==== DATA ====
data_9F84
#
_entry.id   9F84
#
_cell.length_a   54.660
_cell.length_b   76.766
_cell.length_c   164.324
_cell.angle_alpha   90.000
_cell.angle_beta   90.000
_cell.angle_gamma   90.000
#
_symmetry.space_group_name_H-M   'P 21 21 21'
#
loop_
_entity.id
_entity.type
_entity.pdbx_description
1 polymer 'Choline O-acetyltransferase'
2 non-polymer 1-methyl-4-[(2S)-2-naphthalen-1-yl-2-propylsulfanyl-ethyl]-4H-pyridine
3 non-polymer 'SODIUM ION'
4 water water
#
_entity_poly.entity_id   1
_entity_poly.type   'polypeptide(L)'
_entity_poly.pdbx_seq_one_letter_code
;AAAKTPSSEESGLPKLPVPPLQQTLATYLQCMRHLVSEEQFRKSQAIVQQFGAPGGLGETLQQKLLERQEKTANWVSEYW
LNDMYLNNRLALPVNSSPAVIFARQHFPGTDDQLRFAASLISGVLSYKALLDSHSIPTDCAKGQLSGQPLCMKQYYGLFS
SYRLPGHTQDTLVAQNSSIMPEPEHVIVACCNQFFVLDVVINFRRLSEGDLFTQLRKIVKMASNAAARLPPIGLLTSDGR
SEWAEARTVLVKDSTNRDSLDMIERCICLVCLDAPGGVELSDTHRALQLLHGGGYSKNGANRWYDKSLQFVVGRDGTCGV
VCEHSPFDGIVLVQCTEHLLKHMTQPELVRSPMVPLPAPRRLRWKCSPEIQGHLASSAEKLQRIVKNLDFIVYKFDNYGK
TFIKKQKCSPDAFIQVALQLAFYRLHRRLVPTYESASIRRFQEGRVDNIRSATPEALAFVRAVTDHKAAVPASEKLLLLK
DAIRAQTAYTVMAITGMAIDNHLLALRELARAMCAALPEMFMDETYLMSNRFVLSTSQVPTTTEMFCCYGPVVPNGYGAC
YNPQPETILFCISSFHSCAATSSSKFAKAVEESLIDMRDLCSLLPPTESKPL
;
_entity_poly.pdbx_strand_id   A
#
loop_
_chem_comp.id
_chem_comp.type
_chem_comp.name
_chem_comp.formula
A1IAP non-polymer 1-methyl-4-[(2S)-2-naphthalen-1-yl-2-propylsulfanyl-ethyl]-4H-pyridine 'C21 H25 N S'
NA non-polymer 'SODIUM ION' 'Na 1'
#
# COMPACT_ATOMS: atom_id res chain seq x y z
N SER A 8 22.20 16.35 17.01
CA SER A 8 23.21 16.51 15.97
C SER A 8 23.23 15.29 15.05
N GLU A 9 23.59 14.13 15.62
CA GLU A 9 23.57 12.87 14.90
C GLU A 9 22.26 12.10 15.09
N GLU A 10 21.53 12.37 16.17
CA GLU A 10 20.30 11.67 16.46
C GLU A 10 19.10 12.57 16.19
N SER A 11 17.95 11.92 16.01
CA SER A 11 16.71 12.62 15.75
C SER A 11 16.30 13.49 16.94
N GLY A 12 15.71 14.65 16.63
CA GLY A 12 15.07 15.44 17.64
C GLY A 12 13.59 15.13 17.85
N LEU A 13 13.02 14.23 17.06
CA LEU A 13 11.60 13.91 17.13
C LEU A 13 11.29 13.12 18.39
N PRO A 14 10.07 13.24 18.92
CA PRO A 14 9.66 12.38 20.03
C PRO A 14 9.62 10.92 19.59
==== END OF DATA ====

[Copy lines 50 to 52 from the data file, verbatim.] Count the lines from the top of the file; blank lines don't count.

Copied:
CA GLU A 9 23.57 12.87 14.90
C GLU A 9 22.26 12.10 15.09
N GLU A 10 21.53 12.37 16.17